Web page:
Jeff Bezos needs to give thanks for combination of time and distance. If this was 1919 or so in Spokane, after the Industrial Workers of the World would’ve ascertained that while buildings that look like glass and steel bubbles don’t burn, you can still etch and spray-paint paint them with a black cat that won’t come off.

    Even worse, they can do a Tweet showing the once-feared cat using your desk for a litter box ’til you learn to appreciate your employees. So somebody remind me to link this one to Jeff:

    Hell, she’s got spirit! Let her run the whole department!

    Mark Dublin

    1. All of it, although the Trillium Line shares with freights. They are embargoed during transit hours of operation, but once in a very blue moon there will inevitably be a derailment or other breakdown which lasts into the transit service window.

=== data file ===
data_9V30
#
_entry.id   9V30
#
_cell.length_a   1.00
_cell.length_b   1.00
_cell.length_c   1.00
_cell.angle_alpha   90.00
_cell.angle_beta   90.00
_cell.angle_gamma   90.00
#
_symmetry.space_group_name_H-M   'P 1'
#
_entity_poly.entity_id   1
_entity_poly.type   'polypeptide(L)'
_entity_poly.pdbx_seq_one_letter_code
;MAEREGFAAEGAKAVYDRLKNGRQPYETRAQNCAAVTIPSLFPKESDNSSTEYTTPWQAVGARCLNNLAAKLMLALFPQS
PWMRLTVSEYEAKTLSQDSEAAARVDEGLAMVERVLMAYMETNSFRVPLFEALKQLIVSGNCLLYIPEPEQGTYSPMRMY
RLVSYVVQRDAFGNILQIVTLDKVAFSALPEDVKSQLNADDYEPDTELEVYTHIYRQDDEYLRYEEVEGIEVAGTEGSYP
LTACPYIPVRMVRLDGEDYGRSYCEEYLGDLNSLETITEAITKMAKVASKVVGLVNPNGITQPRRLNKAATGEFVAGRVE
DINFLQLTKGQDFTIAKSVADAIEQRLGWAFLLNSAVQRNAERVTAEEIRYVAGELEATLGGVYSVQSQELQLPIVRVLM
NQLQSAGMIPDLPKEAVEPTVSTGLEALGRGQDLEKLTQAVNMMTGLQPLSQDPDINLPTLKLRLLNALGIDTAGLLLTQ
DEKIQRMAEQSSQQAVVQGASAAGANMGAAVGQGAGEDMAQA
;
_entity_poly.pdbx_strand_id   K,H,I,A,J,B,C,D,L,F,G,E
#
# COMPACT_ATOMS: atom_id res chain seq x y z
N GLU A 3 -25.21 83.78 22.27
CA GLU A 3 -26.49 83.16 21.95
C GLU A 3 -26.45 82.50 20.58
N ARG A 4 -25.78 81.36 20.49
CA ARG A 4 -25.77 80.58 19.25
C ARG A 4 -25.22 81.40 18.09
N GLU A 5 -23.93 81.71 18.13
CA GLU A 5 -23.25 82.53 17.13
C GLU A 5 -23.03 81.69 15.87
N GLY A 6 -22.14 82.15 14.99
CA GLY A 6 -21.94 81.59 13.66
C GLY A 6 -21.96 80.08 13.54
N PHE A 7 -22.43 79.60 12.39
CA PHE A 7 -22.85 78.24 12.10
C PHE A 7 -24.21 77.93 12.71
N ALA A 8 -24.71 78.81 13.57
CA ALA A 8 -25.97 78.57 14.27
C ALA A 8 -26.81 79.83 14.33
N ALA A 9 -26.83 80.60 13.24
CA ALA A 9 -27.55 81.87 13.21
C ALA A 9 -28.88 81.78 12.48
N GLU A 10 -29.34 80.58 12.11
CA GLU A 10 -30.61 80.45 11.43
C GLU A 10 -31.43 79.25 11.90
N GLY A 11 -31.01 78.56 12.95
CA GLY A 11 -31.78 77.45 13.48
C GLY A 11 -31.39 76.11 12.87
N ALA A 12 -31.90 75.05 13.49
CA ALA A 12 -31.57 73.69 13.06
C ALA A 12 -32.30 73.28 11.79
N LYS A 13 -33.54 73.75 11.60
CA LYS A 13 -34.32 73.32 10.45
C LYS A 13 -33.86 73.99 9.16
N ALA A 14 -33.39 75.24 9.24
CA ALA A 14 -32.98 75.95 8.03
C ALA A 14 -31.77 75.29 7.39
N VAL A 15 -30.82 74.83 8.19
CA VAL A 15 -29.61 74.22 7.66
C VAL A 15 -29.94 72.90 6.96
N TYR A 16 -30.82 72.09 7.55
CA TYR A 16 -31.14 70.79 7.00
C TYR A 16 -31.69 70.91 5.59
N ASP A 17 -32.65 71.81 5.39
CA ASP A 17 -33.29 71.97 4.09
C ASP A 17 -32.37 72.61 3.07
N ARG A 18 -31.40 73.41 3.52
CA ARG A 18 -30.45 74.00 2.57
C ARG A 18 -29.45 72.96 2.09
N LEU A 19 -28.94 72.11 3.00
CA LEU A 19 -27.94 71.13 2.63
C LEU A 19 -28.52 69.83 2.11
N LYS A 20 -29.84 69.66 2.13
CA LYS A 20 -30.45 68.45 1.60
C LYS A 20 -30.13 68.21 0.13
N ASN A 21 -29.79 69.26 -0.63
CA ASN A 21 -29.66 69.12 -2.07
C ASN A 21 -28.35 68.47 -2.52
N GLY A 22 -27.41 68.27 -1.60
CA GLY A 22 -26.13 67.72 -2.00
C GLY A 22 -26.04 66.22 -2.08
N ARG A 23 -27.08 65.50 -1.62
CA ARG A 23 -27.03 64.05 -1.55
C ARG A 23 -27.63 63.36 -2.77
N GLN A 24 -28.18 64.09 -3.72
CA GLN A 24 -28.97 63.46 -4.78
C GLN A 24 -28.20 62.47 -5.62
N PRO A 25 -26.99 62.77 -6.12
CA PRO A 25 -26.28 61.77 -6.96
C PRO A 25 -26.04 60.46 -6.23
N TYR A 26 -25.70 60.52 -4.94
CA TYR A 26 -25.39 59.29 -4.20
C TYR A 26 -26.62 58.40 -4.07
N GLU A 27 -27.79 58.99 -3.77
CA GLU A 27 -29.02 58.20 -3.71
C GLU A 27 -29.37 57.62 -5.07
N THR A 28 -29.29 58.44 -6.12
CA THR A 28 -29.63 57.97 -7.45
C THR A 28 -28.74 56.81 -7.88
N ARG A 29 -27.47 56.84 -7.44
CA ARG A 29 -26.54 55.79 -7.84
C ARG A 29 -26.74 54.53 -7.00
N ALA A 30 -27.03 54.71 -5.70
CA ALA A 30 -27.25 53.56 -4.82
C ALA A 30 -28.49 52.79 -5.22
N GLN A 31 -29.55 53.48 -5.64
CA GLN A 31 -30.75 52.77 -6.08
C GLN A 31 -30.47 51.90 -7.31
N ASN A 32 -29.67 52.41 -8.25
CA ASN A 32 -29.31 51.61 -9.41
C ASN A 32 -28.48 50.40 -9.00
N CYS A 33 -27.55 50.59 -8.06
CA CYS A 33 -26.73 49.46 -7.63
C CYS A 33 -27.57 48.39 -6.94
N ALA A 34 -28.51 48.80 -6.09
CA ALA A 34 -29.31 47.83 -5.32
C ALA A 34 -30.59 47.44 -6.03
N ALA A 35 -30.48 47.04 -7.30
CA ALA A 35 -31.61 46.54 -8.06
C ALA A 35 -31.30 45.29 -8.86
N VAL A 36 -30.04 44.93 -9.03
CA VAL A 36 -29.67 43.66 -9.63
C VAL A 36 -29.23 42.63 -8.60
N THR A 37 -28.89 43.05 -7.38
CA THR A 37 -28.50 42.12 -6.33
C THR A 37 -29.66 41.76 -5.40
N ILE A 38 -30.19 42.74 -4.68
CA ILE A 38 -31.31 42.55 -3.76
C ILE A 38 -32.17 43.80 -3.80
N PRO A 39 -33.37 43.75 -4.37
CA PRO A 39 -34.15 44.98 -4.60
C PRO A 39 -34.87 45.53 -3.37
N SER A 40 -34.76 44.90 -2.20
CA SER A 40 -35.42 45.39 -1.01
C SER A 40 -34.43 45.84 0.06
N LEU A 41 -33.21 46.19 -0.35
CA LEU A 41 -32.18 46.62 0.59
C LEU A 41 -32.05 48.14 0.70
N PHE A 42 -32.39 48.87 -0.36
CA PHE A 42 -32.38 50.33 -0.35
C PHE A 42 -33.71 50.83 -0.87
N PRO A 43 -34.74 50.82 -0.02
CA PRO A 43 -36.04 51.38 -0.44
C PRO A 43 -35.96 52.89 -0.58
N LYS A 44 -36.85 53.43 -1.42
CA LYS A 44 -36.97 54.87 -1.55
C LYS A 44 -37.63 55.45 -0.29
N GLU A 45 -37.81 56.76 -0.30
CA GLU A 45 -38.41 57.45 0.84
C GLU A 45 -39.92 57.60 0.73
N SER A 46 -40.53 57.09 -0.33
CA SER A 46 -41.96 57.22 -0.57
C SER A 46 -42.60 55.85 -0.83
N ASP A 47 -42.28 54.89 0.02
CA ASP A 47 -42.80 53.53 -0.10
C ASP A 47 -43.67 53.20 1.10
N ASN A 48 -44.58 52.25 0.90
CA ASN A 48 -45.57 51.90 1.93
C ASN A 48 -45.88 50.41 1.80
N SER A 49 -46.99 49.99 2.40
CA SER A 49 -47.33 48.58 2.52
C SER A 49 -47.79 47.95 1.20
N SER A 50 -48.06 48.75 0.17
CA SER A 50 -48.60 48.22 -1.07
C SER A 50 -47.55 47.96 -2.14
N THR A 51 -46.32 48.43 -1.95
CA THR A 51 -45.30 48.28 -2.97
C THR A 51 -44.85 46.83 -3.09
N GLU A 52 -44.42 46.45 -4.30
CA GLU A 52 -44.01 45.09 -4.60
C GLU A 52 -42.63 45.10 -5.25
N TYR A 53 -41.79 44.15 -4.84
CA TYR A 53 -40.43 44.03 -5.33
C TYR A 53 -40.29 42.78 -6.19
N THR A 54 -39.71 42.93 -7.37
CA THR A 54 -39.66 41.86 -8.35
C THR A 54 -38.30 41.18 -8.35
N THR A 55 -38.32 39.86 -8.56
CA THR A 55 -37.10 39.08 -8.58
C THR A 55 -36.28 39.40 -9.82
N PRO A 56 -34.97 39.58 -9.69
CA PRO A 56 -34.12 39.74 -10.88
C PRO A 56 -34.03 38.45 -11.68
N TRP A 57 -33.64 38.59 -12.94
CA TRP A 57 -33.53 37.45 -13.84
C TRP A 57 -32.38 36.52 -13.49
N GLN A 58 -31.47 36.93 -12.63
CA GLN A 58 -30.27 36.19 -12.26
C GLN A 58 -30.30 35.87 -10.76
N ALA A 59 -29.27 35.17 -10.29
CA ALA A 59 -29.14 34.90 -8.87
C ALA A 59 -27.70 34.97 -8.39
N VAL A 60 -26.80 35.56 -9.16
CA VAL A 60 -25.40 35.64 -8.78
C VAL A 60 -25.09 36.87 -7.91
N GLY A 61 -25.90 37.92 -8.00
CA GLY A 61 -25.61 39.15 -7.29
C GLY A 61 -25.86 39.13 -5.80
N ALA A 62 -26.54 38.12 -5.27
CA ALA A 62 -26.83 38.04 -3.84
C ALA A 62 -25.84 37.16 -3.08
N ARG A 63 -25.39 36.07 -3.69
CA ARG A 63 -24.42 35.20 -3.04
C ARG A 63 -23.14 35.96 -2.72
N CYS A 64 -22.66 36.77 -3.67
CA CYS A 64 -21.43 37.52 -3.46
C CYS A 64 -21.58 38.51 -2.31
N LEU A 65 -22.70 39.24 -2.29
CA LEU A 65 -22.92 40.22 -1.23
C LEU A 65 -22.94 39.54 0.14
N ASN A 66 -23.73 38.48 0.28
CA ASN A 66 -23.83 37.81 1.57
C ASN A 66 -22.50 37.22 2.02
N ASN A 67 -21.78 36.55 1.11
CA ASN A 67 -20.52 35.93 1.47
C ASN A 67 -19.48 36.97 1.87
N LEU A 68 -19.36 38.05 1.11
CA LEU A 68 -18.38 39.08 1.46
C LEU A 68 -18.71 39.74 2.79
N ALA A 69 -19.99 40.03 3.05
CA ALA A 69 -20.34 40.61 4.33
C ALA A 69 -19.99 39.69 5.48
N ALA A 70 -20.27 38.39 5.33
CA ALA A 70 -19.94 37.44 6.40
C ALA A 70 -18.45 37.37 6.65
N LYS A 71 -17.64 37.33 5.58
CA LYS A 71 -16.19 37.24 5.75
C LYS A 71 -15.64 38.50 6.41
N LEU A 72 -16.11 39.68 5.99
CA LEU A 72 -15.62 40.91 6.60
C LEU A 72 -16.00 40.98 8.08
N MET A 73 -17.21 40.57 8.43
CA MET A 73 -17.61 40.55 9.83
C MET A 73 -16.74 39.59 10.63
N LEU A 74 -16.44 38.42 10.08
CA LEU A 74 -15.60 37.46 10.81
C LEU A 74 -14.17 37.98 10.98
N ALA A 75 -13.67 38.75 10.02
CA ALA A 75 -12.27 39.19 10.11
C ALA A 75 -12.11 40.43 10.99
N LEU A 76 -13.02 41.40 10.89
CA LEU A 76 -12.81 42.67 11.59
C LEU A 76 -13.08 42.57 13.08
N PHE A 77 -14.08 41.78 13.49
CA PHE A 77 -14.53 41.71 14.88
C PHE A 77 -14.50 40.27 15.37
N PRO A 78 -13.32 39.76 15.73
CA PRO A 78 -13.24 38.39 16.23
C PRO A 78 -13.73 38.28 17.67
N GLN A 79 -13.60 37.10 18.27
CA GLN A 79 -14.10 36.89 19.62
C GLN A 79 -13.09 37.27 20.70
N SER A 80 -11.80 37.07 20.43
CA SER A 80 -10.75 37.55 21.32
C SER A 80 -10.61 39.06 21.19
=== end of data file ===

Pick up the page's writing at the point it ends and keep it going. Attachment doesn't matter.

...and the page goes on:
The Confederation Line runs on a previously exclusive busway.

      1. Seems like having a system on one track can only work as effective as Ottowa’s because of exclusive right of way. Signal priority is a good thing, but the more you have the less predictable the coordination of several trains can be on one track.